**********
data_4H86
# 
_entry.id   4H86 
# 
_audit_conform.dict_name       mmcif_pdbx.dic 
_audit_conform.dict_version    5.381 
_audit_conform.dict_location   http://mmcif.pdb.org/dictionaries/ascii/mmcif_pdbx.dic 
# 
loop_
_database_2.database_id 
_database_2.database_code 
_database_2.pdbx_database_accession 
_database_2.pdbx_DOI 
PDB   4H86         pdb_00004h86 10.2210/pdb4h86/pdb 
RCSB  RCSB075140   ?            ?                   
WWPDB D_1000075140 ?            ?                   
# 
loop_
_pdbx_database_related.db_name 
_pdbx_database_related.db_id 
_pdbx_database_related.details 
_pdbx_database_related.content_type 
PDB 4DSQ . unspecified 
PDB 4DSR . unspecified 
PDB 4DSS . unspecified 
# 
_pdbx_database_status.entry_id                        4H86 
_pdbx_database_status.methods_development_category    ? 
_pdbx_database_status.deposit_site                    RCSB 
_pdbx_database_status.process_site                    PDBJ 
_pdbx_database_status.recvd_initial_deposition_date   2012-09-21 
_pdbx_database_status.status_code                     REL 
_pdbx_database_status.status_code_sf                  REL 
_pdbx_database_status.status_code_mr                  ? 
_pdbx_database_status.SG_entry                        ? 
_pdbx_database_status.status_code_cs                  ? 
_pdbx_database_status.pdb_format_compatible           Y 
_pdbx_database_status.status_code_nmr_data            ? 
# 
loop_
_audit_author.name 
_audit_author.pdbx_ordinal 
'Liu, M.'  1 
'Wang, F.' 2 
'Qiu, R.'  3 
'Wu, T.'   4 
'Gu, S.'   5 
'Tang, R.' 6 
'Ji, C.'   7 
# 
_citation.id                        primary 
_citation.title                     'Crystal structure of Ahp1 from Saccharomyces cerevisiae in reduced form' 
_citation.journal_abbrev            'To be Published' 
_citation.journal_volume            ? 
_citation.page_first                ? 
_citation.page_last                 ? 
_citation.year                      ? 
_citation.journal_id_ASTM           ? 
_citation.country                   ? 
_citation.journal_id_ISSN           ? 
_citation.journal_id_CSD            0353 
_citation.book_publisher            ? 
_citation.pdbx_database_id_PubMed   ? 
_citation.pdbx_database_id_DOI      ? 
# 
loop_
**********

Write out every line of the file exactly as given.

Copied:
data_4H86
# 
_entry.id   4H86 
# 
_audit_conform.dict_name       mmcif_pdbx.dic 
_audit_conform.dict_version    5.381 
_audit_conform.dict_location   http://mmcif.pdb.org/dictionaries/ascii/mmcif_pdbx.dic 
# 
loop_
_database_2.database_id 
_database_2.database_code 
_database_2.pdbx_database_accession 
_database_2.pdbx_DOI 
PDB   4H86         pdb_00004h86 10.2210/pdb4h86/pdb 
RCSB  RCSB075140   ?            ?                   
WWPDB D_1000075140 ?            ?                   
# 
loop_
_pdbx_database_related.db_name 
_pdbx_database_related.db_id 
_pdbx_database_related.details 
_pdbx_database_related.content_type 
PDB 4DSQ . unspecified 
PDB 4DSR . unspecified 
PDB 4DSS . unspecified 
# 
_pdbx_database_status.entry_id                        4H86 
_pdbx_database_status.methods_development_category    ? 
_pdbx_database_status.deposit_site                    RCSB 
_pdbx_database_status.process_site                    PDBJ 
_pdbx_database_status.recvd_initial_deposition_date   2012-09-21 
_pdbx_database_status.status_code                     REL 
_pdbx_database_status.status_code_sf                  REL 
_pdbx_database_status.status_code_mr                  ? 
_pdbx_database_status.SG_entry                        ? 
_pdbx_database_status.status_code_cs                  ? 
_pdbx_database_status.pdb_format_compatible           Y 
_pdbx_database_status.status_code_nmr_data            ? 
# 
loop_
_audit_author.name 
_audit_author.pdbx_ordinal 
'Liu, M.'  1 
'Wang, F.' 2 
'Qiu, R.'  3 
'Wu, T.'   4 
'Gu, S.'   5 
'Tang, R.' 6 
'Ji, C.'   7 
# 
_citation.id                        primary 
_citation.title                     'Crystal structure of Ahp1 from Saccharomyces cerevisiae in reduced form' 
_citation.journal_abbrev            'To be Published' 
_citation.journal_volume            ? 
_citation.page_first                ? 
_citation.page_last                 ? 
_citation.year                      ? 
_citation.journal_id_ASTM           ? 
_citation.country                   ? 
_citation.journal_id_ISSN           ? 
_citation.journal_id_CSD            0353 
_citation.book_publisher            ? 
_citation.pdbx_database_id_PubMed   ? 
_citation.pdbx_database_id_DOI      ? 
# 
loop_